Celebrated for it’s historical riches, the tiny island state is making new waves in the Med, says Sarah Marshall

Every day at noon, cannons fire from the 16th century Saluting Battery overlooking Fort St Angelo and Valletta’s Grand Harbour. Once the heavy thuds subside, Vera Lynn’s sentimental melodies crackle from speakers and fade into plumes of smoke.

Steeped in nostalgia and revelling in past pomp and glory, Valletta is the jewel in Malta’s antique crown, attracting almost two million tourists a year. But today, as I walk around fortifications built by the Knights of St John, a ruling military and religious order who rose from the Crusades, it’s refreshingly quiet.

Open to double vaccinated visitors with no need to quarantine in either direction, the three-island state of Malta, Gozo and Camino is slowly welcoming back tourists. But even in a destination whose future has always been shaped by its past, things will never be the same.

One of several innovators determined to move forward is entrepreneur and philanthropist Mark Weingard, whose boutique property Iniala Harbour House launched last November.

Spread across four amber limestone townhouses and vaults overlooking the harbour, the project boasts original features – such as a spiral ‘garigor’ staircase and ceiling fresco – restored and brought up to date with contemporary artworks.

In my suite, the wallpaper is based on skyline prints by a local Maltese photographer, while furnishings in a delicious combination of copper and cream, have all the pizzazz of a Manhattan penthouse.

At rooftop restaurant ION, I dine in the warm open air with a Michelin-starred meal from British chef Alex Dilling. Committed to experimenting with local ingredients, he uses oysters for a savoury take on a bavarois and elevates a humble tomato with a silky sheet of thickened almond milk.

A shift towards more luxury offerings is backed up elsewhere in the city. Superyacht trader Jamie Houston – who offers services to guests at Iniala – based his charter business CarBlu in Malta, because of both its geographical location and a laidback atmosphere lacking in Europe’s better-known rivieras.

I join an afternoon cruise on the 86ft, Italian-built Midnight Madness, capable of speedily zipping between bays without even a drop of Prosecco spilt on deck. Available for hourly and daily charters, she can take 12 – making a two-hour trip surprisingly realisable at less than €160 per head.

Anchoring in a quiet bay on the south of the island, Jamie opens the aft to reveal a toy box of water sports gadgets: paddleboards, snorkels and an inflatable raft towed by a speedboat for thrilling rides.

A stage set for historical dramas and fantasy sci-fis, Malta has hosted countless film and TV productions, with many A-listers choosing to stay in Mdina, the ‘Silent City’ and former capital located in the middle of the island.

The clop of hooves over cobblestones transports me to another era when I arrive at the highest point on an otherwise flat island, an area colonised by the Phoenicians 4,000 years ago. During the day, the walled citadel is filled with horse-drawn carriages laden with sightseers. But in the early hours, only birds flit between shadows in the gaunt alleys.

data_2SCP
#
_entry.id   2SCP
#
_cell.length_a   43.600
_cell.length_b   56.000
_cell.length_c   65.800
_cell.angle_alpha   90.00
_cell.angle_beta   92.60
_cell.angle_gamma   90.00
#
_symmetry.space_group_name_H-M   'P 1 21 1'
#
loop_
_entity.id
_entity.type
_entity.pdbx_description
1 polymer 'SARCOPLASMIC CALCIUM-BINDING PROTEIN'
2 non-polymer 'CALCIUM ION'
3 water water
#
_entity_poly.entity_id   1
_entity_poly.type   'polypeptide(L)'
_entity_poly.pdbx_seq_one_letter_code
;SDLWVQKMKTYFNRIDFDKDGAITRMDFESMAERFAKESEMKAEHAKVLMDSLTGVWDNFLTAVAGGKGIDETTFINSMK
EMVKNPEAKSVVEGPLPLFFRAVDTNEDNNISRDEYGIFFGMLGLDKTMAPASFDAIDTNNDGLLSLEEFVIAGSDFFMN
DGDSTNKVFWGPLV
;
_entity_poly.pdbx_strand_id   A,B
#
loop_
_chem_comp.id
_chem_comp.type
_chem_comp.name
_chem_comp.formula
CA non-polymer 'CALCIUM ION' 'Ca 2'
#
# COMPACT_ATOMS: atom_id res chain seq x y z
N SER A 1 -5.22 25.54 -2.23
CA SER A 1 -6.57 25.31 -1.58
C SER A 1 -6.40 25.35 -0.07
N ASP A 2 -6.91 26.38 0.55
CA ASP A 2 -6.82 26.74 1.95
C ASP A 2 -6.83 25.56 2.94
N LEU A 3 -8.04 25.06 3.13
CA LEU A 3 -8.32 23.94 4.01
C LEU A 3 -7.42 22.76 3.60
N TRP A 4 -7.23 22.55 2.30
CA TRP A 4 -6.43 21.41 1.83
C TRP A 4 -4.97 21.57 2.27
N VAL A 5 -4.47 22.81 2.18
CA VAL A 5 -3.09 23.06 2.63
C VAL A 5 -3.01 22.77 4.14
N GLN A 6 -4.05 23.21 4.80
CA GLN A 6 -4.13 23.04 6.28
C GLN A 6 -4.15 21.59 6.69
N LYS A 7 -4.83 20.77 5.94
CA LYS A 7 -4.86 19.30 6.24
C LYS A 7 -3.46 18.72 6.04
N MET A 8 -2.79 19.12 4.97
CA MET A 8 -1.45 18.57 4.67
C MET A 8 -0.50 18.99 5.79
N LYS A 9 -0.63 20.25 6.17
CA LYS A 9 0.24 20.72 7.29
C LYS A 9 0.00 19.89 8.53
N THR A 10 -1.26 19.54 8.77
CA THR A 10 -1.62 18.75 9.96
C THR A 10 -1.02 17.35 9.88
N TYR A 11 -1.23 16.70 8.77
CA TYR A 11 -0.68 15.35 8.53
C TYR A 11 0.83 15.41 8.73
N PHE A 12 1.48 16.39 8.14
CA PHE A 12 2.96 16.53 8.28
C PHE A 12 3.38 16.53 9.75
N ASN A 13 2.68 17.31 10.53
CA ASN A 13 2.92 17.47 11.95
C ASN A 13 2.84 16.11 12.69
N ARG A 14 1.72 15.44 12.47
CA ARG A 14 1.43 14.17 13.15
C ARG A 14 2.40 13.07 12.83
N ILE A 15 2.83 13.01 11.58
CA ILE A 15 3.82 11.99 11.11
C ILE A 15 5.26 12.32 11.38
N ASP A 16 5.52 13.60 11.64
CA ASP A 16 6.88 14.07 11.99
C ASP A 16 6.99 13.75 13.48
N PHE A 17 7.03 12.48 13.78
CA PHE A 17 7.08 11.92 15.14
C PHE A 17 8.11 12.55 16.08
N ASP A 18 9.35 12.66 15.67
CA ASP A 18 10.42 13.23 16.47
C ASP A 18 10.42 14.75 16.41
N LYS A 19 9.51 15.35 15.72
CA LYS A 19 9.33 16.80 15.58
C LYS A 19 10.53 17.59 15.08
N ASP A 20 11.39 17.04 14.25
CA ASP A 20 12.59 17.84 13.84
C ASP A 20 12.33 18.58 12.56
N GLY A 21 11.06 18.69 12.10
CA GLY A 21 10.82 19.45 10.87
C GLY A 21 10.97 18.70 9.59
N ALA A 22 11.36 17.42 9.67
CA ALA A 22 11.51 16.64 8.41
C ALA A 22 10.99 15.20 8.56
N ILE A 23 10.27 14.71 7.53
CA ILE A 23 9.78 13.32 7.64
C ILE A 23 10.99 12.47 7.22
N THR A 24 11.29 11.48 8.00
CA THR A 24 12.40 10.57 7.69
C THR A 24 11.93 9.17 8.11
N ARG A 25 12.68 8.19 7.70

The sole place to stay is Xara Palace, a former noble residence revitalised by the Zammit Tabona family and filled with antiques acquired from across the islands.

Centred around a glass-covered courtyard or looking out to Maltese vineyards and the sea, 17 suites bathe in discreet grandeur. I stay in a newly-renovated room, where Charles and Camilla once slept, and enjoy a meal appropriately fit for a king at the De Mondion restaurant. Chef Kevin Bonello earns his Michelin star with a parade of refined dishes: red Sicilian prawns invigorated by a garum spritz, and beetroot gnocchi filled with a knock-out punch of Comte cheese.

Malta is a fusion of flavours and a crossroads of cultural styles. From the narrow, winding streets of Arab-built citadels, to the bright postboxes embossed with Her Majesty’s stamp, every ruling overlord has left their mark. It’s the place to indulge in sweet ricotta-filled Sicilian cannoli while sat beneath a fluttering St George’s flag. Even the language is a curious blend of Semitic vocabulary scribed with a Latin alphabet and peppered by the odd English word.

Although the Republic of Malta is a tiny island state – covering an area 100 times smaller than Cornwall – the sheer volume of historical sights is overwhelming, making the job of a tour curator indispensable.

“I call this a rock; it’s not even an island!” laughs Jasmine Mifsud, a 23-year-old archaeologist who works for Past Preservers, an agency of historical experts who consult film crews on castings and locations. As part of a new partnership set up with tour operator Original Travel, she now guides tourists in Malta and neighbouring Gozo, with an opportunity to sneak behind the scenes at some sites.

At Hagar Qim, we walk through a megalithic temple complex built to honour a fertility goddess known as the ‘fat lady’; outside fishing port Marsaxlokk, there’s an opportunity to meet archaeologists excavating a site not yet open to the public; and at Popeye Village, we see the perfectly preserved set from the 1980s musical movie starring Robin Williams – a far cry from antiquity, it’s part of the island state’s story nevertheless.

All over Malta, historical artefacts shed light on periods of war balanced by decades of peace. But today, ancient backdrops are setting the scene for new developments, saluting the future with the power of 100 cannons at full blast.

How to plan your trip

Original Travel (020 3582 4990; originaltravel.co.uk) offers a five-night holiday to Malta from £3,450pp (two sharing) including three nights’ B&B at Iniala and two nights’ B&B at Xara Palace, return flights, all transfers and a full day’s guided tour with a Past Preservers guide.

For more information, go to visitmalta.com.